Howard Stevenson, professor of educational leadership and policy studies at the University of Nottingham is quoted extensively throughout the piece and he argues that a growing public profile for further education, combined with the "upsurge" in the pay expectations of college, could well mark a turning point. He says the sector is getting much better at presenting itself publicly, which should challenge politicians who have previously got away with just using warm words to pacify colleges.

 

UCU says vice-chancellor changes are an opportunity to address unfair pay

The Times reported this week that a number of vice-chancellors are either resigning or retiring, which UCU says presents an opportunity for governing bodies to show that they are heeding calls for fairer pay.

The news comes after UCU members at the University of Southampton launched a petition insisting their new vice-chancellor must commit the university to paying the real living wage to staff and receive a salary no more than 20 times greater than the lowest paid employee.

Matt Waddup told the Times that changes at the top should provide some universities with the opportunity to show they have understood the anger over spiralling senior pay and perks awarded while staff pay was held down and student fees shot up.

 

Principal calls for colleges' funding campaign to keep up the pressure

Following last week's march through London, rally and lobby of MPs, one college principal tells the Tes that the sector must remain united to secure the funding further education so desperately needs.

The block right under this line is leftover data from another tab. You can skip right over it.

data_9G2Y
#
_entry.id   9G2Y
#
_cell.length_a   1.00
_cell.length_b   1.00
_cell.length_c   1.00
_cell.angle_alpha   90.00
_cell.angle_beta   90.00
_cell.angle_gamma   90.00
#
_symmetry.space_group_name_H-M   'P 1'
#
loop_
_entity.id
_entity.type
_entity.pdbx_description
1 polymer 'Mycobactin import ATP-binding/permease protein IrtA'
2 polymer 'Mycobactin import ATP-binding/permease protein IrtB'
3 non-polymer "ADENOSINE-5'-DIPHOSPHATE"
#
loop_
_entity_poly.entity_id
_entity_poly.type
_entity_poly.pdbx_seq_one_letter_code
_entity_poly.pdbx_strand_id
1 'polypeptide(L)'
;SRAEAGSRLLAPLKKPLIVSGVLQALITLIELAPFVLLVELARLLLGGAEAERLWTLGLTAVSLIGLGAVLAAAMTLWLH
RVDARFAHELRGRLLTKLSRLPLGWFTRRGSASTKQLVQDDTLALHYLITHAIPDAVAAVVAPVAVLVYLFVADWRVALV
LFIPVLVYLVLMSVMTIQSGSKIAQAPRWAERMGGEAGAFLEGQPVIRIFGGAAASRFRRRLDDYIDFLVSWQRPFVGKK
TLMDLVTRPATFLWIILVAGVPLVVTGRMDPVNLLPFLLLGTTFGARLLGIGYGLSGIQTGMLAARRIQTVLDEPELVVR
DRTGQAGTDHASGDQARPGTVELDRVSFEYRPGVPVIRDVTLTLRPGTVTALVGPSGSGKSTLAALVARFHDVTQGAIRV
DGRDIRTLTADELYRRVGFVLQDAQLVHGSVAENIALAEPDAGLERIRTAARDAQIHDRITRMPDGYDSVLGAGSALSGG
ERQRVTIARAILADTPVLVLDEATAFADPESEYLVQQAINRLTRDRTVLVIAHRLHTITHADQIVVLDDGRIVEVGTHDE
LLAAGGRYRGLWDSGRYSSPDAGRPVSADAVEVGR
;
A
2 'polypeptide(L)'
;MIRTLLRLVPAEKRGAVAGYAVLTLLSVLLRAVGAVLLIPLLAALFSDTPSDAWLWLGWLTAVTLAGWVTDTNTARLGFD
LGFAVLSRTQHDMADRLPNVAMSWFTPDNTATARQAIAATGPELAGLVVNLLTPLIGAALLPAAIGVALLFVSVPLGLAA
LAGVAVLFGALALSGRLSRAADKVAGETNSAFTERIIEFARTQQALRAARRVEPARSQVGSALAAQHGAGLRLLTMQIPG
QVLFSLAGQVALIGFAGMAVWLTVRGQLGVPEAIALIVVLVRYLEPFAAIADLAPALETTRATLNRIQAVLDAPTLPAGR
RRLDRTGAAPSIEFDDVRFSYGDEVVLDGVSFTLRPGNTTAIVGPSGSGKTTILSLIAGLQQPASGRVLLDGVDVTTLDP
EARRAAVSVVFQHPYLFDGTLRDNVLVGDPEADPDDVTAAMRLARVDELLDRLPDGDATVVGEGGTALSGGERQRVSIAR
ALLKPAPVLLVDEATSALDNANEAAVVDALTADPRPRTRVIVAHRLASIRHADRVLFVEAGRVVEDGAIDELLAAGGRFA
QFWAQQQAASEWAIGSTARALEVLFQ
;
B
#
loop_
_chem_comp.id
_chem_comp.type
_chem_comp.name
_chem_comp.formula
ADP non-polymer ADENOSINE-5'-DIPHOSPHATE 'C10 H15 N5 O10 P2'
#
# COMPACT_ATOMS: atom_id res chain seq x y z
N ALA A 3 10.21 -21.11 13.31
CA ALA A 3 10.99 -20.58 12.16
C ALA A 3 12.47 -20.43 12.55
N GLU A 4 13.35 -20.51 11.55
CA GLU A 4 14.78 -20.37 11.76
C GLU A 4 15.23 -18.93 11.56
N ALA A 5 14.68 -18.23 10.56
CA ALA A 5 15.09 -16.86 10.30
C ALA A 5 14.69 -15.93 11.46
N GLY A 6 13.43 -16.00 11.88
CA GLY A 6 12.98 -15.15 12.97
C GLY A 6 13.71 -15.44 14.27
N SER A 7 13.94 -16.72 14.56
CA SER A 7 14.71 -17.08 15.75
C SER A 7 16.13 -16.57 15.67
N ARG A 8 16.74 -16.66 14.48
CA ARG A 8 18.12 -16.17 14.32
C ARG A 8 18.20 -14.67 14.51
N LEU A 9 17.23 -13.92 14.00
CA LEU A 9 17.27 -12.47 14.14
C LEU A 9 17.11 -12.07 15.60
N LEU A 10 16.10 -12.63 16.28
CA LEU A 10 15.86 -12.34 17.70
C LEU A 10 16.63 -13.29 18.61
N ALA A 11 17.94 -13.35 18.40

Andy Forbes from City and Islington College said he became a principal to change students' lives, but the reality has been reducing staffing, managing redundancies and offering paltry pay rises. He says he has spent more time trying to find ways of stemming the leaks in college income than looking at widening participation.

He sees the Love Our Colleges campaign as a remarkable and unprecedented attempt to secure greater funding and that the sense of anger and frustration is palpable. He concludes that love is not enough and that we need a big rise in core funding. He says the campaign is only just starting and it won't go away.

 

BBC investigation finds no evidence of freedom of speech clampdowns

The universities minister Sam Gyimah is among the critics who say free speech is being threatened at by a culture of offence among certain university students. The minister has regularly been called out for a lack of evidence to back up his claims, but stories of universities failing to uphold free speech regularly appear in the press, albeit without many solid examples.

At the end of last year, Gyimah's predecessor Jo Johnson claimed that books were being removed from libraries, "undermining the principle of free speech". BBC Reality Check asked for evidence of this under the Freedom of Information law. The Department for Education shared letters referring to books by Holocaust denier David Irving being moved from history to another section of two university libraries. Nobody provided evidence of books being banned.

The BBC sent Freedom of Information requests to every UK university to find out about changes to courses, books being removed from libraries and speakers being cancelled and found only a small number of incidents.

Last updated: 26 October 2018